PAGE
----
We might not often think of them this way, but fruit trees are like domestic animals; to be well, they need regular care from us, their people. Conscientious pruning keeps trees to a manageable size and puts fruit within our reach for both thinning and eating. That usually makes for healthier trees and happier gardeners.
The very idea of pruning fruit trees used to make me nervous. It reminds me of how some people feel about canning. Some folks are afraid they’ll accidentally kill someone with the wrong canning recipe or method, like I’ve been afraid I could kill a precious tree with one bad cut. The truth is, canning is easy and safe if you follow simple directions — and fruit-tree expert Ann Ralph says the same is true in the pruner’s profession:
“Pruning is one of the most necessary, neglected, forgiving, misunderstood, and rewarding aspects of fruit tree care. In a very real way, the hand of the pruner creates the fruit tree. Managing fruit trees is far less complicated than we have been led to believe.”
This is good news, because as much as I’ve been intimidated by pruning, I have a nearly compulsive desire to pick up loppers and shears to shape my trees — and other people’s, too, it seems. Plus, I have to do it. We don’t have much suitable space for fruit trees here, so we have to think small.
It’s also good news that Ann teaches workshops nearby, and that I got to attend one last weekend. Here she is, tending to a little plum tree in the Kensington backyard where about a dozen students came together in search of pruning wisdom.
The deal is that any fruit tree can be pruned so that the furthest branches remain within reach of its caretaker’s hands. Most of us backyard gardeners don’t need gargantuan fruit trees like that Santa Rosa plum that broke under its own weight. Such trees can be grown head high instead of being allowed to sprawl to the height of a house.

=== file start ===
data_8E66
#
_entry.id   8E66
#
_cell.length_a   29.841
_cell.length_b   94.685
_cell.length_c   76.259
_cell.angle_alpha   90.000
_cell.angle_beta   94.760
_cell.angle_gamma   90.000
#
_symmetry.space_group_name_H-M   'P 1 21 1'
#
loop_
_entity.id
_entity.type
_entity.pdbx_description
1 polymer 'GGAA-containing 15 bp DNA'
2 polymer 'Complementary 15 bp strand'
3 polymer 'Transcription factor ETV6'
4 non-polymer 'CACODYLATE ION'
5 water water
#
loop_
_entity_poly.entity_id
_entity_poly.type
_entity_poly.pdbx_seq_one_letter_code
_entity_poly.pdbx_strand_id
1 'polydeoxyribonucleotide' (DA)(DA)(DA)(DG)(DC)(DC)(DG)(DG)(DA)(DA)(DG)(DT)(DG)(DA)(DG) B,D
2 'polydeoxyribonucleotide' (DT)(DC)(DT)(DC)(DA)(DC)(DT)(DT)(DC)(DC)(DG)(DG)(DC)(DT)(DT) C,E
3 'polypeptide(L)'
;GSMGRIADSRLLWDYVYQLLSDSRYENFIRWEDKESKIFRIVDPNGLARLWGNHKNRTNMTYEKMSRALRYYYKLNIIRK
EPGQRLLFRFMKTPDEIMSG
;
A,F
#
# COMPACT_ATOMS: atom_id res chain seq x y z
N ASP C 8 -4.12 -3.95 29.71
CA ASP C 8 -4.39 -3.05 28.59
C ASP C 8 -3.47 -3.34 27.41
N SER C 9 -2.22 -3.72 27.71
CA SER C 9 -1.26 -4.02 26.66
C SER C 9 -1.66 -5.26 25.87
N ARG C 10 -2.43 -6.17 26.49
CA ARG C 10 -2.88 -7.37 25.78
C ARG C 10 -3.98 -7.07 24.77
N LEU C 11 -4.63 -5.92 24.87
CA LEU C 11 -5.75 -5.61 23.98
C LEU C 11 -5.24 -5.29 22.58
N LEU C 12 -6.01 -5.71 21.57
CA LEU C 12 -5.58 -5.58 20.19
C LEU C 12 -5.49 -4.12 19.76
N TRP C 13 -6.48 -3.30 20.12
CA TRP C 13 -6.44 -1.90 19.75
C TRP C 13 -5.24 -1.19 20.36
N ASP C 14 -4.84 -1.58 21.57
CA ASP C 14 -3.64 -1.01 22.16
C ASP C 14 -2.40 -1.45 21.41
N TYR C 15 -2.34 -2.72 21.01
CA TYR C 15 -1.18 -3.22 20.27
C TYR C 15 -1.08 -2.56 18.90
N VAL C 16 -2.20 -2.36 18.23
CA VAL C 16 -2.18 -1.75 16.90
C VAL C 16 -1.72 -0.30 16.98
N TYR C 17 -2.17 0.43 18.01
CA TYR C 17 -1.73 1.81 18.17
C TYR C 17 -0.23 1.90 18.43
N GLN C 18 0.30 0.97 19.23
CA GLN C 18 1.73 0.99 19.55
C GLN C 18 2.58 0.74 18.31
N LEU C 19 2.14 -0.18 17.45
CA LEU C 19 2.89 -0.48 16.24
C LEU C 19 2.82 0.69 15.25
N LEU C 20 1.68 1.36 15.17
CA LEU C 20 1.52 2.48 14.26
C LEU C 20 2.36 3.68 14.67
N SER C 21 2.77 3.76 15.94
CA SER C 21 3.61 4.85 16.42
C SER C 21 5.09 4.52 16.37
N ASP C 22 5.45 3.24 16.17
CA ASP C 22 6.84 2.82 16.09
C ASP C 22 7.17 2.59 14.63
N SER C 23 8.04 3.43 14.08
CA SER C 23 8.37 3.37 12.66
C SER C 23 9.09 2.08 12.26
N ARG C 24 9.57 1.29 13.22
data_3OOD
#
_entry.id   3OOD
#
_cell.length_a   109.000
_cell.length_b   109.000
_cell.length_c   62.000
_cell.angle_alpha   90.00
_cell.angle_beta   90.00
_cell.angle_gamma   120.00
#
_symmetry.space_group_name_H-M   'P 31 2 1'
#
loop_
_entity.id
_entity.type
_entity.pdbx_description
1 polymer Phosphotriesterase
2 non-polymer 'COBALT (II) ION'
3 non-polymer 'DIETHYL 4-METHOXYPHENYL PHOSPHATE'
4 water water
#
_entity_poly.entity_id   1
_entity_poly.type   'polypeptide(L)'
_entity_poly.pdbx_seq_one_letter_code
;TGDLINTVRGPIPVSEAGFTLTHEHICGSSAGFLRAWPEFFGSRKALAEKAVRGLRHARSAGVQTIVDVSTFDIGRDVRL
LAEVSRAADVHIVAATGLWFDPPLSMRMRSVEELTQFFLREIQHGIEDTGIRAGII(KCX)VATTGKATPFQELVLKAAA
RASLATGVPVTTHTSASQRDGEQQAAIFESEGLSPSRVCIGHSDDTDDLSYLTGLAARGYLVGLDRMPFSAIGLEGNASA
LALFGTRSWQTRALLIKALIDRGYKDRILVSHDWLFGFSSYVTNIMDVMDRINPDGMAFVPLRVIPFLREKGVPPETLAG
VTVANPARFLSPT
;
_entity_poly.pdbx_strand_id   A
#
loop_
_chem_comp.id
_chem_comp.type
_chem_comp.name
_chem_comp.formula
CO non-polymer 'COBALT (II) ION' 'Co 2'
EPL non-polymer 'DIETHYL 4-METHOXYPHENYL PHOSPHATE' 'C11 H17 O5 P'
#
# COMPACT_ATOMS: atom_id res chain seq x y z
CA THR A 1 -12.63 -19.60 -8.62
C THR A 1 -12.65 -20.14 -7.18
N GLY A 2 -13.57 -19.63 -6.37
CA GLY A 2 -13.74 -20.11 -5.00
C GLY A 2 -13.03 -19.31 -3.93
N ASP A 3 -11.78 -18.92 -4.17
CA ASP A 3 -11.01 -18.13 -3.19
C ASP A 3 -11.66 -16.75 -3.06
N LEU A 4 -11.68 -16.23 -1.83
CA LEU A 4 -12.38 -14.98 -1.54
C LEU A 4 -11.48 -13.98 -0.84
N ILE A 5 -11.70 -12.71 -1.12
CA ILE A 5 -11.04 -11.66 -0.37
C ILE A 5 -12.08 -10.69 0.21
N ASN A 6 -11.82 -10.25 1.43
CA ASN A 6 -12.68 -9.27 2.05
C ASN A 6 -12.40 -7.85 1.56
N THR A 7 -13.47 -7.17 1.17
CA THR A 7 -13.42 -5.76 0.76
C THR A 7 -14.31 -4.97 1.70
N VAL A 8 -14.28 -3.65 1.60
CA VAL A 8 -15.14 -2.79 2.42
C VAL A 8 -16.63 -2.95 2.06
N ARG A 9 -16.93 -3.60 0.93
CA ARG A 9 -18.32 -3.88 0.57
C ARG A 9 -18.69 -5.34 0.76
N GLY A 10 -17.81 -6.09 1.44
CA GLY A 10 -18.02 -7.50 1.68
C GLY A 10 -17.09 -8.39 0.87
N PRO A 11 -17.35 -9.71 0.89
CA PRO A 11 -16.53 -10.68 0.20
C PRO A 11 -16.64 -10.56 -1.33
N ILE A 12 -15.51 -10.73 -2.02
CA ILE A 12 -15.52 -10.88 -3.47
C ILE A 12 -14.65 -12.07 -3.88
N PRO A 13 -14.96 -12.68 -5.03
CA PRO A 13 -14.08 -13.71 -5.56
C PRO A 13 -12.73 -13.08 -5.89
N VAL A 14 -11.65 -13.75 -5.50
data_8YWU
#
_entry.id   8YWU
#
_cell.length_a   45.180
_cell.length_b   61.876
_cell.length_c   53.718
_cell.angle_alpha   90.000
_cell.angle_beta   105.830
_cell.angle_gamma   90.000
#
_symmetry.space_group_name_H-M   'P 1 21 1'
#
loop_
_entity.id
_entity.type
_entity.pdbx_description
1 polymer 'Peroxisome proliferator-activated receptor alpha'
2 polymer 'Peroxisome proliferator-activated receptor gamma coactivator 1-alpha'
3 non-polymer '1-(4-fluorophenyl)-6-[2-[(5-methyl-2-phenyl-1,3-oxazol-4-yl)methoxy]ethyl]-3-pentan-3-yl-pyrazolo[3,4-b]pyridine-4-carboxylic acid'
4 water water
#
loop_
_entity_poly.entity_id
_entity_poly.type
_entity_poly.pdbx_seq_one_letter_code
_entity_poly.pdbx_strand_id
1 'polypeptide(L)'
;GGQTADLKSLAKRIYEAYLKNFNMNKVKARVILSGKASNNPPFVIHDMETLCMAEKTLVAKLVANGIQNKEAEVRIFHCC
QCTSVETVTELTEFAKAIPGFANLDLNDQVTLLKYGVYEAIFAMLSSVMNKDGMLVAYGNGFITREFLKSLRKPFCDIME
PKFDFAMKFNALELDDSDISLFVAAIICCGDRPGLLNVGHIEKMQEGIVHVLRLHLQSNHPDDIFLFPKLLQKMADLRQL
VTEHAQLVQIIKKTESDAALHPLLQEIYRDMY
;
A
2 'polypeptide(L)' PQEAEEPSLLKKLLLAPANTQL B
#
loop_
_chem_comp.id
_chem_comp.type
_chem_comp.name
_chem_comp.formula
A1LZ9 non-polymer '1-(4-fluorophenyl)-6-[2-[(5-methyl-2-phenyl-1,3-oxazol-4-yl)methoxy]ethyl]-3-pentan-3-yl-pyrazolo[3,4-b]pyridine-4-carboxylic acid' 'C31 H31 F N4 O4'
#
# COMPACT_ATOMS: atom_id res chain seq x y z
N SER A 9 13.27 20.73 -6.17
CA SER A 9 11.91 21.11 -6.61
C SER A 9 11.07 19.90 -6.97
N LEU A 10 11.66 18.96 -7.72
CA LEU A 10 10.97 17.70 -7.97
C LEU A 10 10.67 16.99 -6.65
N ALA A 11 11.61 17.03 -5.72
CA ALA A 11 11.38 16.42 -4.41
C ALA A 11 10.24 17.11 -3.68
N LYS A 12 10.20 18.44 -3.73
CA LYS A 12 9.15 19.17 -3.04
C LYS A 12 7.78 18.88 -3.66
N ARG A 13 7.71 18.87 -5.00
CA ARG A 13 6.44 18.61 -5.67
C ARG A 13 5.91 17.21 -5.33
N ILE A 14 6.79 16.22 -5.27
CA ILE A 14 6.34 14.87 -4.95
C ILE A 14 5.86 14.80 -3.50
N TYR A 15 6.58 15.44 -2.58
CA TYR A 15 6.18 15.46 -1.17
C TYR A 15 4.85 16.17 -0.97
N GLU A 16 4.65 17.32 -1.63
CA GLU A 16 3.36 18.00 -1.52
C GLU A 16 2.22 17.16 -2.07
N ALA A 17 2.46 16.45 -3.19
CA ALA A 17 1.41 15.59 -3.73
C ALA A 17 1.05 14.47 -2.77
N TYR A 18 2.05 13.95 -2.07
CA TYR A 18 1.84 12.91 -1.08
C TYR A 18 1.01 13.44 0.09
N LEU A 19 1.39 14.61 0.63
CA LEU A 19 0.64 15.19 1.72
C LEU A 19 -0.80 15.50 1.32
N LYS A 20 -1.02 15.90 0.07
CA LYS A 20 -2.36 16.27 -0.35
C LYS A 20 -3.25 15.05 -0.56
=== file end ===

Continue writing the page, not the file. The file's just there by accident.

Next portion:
One surprising thing I learned is that we don’t need dwarf or semi-dwarf root stock to grow small trees. On the contrary, Ann recommended avoiding dwarf varieties, because they limit our ability to choose the best root stock for flavor, disease resistance, climate, and soil conditions. We can choose any tree we want, if we are willing to make one hard cut early in the tree’s life and then continue to prune regularly after that, especially in summer.
Wait. What? Aren’t we supposed to prune our fruit trees only in the dark of winter? Sure, Ann says, if we want them to grow out of control. She teaches that summer pruning — done close to the solstice, like get out there and prune your trees this week — is best for controlling size, while winter pruning helps to determine aesthetics, because you can better see the architecture of the tree.
I wish I could tell you everything I learned on Sunday. We talked about different kinds of pruning cuts and many varieties of trees. Even in the drizzle of dense midsummer fog, I felt like I could stand around all day and listen to Ann talk about the beauty and benefits of keeping fruit trees small. She definitely has a contagious enthusiasm for her work, which I appreciated even though I’ve already caught the pruning bug. She’s writing a book, called The Little Fruit Tree, which will be available from Storey Publishing next year.
I came home and had to put my lessons to use right away. Our apricot tree (a semi-dwarf Blenheim) was in need of a good haircut. You can see the great big whips it sent out since I pruned it in January.
While I worked, I tried to keep in mind one of my favorite quotes from our pruning class handout: “Pruning is like editing. You remove what is getting in the way so the real story can unfold.”
Also, it helped to remember that over and over again, as we students were wondering whether we should make this cut or that, Ann would say, “Sure.” There were basic instructions about looking at the leaves and buds to make these decisions, because the cuts determine the direction in which the tree will grow. Beyond that, however, she kept asking the rhetorical question, “Does it matter to the tree?” Rhetorical because the answer was almost always, “No, it does not.” So relax.
Be well, little fruit tree!